Therefore, industrial revolution provided women with the opportunity to put the skills they used to apply in their homes into factories. Many textile and clothing factories employed the skills of women they developed doing similar roles in the home environment. With the multiple inventions of machinery and advancement in technology, women found it easier to work in factories (Olsen 65). Work for children and women had faced with lots of rejection from social reformers; it is seen on the example of Catherine’ gothic dream which displeased many people including Henry Tinley. Many people were not pleased by her achievement. General Tinley also sends her parking when he releases his fortune. The society was totally against progress of women.
Both Northanger Abbey and North and South are purposely meant to breach the gap between social classes. Austen’s Northanger Abbey particularly seems to criticize the upper class people. For instance, wealth of General Tilney family does not positively affect their relation to people (Zlotnick, 92). Eleanor, the only daughter falls a victim of his father’s wrath. She suffers in the hands of her father before being liberated by the husband. General Tilney is a true believer of the social norms which stipulate women to be less intelligent compared to men. Austen’s novel is related to her real life experiences; her life in the 17th century is a clear depiction of the female submission prior to the industrial revolution (Zlotnick, 104). Most industries were male dominated while women had no place in the public domain including politics. Gaskell’s novel also revolves differences between social classes. The main character, Margaret appears helpless and has no way out especially with the ailing mother; though later she learns to easily fit into the new society. She easily interacts with people in the working class and eventually marries Thornton, the mill owner’s son.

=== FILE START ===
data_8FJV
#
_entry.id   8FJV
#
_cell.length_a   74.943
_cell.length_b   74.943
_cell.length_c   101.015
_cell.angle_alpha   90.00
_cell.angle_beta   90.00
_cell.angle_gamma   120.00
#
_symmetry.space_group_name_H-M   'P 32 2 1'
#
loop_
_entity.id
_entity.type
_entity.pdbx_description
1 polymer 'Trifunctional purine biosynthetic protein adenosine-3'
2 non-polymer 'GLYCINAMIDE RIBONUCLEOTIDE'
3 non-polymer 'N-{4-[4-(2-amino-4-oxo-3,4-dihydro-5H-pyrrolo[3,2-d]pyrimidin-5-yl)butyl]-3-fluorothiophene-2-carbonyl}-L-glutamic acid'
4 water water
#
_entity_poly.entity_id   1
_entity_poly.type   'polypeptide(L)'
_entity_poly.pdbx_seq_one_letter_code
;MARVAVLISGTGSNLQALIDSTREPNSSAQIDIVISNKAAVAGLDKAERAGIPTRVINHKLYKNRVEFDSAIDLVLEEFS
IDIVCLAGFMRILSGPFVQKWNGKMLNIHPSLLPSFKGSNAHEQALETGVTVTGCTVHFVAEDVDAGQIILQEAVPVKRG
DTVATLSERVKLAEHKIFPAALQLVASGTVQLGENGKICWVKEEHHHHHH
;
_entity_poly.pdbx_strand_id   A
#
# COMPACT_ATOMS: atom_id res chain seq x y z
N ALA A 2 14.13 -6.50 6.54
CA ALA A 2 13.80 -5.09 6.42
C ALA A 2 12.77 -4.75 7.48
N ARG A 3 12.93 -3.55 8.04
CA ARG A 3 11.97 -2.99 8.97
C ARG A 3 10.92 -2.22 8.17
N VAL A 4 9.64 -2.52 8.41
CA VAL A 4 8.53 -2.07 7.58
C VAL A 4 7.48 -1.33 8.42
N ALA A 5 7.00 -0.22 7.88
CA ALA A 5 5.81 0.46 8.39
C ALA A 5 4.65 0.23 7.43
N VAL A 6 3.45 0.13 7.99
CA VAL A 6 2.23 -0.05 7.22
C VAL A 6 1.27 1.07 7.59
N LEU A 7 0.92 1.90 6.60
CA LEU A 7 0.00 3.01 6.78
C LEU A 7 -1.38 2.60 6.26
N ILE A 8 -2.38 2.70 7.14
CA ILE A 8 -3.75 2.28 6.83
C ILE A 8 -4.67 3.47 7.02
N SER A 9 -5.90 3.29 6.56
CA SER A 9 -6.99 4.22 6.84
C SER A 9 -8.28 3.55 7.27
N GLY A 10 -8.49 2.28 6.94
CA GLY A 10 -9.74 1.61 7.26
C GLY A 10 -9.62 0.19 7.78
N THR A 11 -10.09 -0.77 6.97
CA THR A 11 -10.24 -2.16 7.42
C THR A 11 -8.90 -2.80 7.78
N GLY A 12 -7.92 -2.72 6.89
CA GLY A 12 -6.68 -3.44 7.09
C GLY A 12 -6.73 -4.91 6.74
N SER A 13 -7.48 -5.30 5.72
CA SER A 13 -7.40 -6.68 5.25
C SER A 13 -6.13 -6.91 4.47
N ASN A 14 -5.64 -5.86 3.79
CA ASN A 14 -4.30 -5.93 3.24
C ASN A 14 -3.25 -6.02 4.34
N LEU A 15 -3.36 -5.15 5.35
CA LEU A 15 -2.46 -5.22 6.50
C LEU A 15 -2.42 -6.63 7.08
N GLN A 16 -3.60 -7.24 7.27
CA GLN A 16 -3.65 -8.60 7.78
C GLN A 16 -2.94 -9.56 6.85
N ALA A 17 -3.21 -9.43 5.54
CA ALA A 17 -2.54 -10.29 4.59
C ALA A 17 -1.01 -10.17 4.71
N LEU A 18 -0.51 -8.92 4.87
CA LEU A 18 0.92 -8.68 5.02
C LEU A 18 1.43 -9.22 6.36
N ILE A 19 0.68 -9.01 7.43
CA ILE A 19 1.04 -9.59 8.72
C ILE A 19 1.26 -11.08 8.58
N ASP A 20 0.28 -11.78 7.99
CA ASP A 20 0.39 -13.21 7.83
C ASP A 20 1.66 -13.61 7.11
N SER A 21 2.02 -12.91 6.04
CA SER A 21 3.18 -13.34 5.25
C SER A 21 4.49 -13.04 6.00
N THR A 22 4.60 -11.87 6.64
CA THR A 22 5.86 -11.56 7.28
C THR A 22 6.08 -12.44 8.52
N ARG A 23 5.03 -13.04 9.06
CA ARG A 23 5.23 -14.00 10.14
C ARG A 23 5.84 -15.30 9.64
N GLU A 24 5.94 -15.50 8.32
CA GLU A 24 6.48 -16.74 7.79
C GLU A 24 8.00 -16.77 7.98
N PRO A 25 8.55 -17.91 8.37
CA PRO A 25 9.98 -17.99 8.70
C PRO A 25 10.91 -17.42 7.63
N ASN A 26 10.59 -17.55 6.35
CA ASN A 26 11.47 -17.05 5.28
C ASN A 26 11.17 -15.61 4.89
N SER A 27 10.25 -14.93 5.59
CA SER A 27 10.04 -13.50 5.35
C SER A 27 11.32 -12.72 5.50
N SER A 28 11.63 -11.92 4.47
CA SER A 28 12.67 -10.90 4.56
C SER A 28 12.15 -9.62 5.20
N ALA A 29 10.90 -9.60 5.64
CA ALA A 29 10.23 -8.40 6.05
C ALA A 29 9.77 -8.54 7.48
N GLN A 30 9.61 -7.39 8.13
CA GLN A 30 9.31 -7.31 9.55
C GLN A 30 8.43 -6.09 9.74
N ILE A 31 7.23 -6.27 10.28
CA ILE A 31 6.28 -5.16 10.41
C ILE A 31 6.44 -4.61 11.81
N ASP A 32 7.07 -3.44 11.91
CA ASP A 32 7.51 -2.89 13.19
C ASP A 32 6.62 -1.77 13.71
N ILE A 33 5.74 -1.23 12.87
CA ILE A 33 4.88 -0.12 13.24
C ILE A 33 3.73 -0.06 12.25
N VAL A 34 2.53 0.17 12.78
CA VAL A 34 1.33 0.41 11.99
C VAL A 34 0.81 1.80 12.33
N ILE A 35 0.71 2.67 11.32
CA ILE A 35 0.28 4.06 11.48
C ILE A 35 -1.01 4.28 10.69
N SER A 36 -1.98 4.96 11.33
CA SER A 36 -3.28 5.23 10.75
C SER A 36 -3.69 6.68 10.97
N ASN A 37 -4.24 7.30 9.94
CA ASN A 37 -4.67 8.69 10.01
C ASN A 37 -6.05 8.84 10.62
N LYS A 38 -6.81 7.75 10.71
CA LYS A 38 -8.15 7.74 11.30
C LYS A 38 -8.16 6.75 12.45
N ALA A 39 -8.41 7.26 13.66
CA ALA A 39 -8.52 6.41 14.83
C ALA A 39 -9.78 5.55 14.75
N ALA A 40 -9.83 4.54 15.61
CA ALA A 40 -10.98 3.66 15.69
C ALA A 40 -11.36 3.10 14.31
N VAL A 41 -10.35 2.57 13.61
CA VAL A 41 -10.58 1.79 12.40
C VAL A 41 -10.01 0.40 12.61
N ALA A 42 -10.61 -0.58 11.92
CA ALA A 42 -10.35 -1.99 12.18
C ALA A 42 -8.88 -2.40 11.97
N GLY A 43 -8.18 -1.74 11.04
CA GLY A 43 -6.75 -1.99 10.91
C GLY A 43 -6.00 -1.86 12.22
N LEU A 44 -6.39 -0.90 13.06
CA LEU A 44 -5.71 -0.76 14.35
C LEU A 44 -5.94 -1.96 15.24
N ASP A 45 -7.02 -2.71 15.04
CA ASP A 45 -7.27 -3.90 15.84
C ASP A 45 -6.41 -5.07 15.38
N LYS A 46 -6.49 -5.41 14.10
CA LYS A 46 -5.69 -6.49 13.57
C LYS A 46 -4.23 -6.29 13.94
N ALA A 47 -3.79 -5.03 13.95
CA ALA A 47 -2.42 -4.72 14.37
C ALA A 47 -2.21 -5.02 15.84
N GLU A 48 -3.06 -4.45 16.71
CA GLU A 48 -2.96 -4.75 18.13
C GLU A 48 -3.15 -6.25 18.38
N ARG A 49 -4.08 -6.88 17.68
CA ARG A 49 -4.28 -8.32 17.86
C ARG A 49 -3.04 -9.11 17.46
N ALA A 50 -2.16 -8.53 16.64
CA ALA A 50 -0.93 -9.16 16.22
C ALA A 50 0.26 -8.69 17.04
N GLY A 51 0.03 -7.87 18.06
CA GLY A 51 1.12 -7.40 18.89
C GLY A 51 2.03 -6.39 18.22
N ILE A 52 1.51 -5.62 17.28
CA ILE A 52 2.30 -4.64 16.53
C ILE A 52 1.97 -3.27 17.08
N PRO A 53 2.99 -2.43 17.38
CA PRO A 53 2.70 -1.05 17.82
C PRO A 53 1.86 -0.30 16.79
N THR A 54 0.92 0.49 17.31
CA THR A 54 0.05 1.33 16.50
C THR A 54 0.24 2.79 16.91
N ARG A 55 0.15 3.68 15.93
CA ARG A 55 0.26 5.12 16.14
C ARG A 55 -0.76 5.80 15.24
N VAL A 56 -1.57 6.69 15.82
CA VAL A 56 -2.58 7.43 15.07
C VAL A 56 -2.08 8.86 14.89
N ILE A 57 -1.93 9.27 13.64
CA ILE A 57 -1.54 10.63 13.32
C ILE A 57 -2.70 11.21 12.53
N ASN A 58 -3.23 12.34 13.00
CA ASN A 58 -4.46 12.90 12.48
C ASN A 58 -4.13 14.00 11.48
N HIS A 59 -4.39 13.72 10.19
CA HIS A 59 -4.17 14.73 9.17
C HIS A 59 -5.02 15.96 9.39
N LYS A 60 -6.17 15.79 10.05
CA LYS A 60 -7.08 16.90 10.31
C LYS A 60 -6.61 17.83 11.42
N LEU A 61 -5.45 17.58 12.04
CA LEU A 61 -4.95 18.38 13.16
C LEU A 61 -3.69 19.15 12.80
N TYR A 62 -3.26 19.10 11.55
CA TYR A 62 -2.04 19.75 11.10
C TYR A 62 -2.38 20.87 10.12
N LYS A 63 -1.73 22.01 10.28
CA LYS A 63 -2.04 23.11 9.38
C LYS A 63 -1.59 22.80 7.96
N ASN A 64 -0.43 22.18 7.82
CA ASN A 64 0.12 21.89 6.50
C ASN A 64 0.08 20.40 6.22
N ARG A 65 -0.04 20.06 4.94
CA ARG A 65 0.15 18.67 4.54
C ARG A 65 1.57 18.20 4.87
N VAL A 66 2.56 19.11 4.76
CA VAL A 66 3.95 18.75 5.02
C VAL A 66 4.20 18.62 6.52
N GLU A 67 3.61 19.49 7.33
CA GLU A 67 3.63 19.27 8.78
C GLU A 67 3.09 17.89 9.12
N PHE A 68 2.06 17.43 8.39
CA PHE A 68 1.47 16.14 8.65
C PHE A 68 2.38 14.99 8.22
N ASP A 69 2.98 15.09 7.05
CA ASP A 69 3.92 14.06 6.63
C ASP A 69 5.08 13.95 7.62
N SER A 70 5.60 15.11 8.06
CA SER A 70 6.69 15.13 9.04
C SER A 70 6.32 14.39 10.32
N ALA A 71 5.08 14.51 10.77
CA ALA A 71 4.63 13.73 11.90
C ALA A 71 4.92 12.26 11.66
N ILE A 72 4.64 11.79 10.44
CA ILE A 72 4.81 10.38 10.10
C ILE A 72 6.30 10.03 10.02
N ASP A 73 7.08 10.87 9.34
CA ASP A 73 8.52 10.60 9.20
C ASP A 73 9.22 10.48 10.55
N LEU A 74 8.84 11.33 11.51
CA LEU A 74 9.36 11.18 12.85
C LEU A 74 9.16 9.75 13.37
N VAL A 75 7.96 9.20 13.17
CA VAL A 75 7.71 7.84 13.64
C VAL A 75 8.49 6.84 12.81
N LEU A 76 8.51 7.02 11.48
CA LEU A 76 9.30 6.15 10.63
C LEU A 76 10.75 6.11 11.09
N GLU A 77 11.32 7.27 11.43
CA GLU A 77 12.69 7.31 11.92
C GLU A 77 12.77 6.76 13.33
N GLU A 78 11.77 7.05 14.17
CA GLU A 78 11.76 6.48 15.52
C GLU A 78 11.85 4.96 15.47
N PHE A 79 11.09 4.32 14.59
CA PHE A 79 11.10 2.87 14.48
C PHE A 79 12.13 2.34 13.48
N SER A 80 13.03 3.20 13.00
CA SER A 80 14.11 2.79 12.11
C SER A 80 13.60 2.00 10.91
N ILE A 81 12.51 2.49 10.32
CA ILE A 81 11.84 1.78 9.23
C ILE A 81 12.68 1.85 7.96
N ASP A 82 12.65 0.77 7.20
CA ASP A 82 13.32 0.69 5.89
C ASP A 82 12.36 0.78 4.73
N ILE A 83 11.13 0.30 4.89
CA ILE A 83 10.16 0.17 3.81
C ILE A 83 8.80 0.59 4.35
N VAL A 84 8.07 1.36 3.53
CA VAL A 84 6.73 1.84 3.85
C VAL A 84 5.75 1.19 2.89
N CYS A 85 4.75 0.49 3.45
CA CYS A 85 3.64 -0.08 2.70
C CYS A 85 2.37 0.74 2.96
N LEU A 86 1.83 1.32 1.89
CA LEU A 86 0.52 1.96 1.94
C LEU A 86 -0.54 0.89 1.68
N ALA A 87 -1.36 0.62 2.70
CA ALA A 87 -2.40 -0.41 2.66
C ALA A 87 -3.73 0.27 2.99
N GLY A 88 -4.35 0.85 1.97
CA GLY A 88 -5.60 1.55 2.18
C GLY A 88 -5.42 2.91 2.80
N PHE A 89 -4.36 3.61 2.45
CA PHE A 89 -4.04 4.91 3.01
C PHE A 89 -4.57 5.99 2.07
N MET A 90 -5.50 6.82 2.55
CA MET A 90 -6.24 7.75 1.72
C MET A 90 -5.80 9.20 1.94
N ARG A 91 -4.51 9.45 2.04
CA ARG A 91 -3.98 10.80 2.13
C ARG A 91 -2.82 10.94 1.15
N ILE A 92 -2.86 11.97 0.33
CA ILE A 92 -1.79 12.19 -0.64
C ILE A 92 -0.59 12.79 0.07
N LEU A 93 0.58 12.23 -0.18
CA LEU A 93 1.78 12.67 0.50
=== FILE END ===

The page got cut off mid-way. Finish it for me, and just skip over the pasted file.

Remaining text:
As elaborated above, the industrial revolution played a huge role in shaping the future of women in the society. Prior to the industrial revolution, women are dependent on men and having marriage as a main goal in life. In Northanger Abbey, women like Isabella, Mrs. Allen and Eleanor among others appear to desperately seek for marriage. They believe that it is only marriage that can give them a secure lifestyle. Catherine is the only character who struggles to be independent. The society appears to oppose the notion of women having equal opportunities with men at work place. This continues to change progressively, as women cut through the traditional beliefs as shown in North and South. Women like Margaret and Higgins tend to take active roles in life, taking care of their families is no longer enough for their social establishment. Women also participate in strikes and they are equally fearless along with the male counterparts (Olsen 72). Even with equal working opportunities with men, women still face huge restrictions and heavy supervision from the males. Margaret attempts to calm down the strike and she is injured in the process. The evolution of women has continued to take place even way after the industrial revolution (Olsen 81). Women have continued to establish themselves politically, economically and socially which may eventually equal their opportunities with men.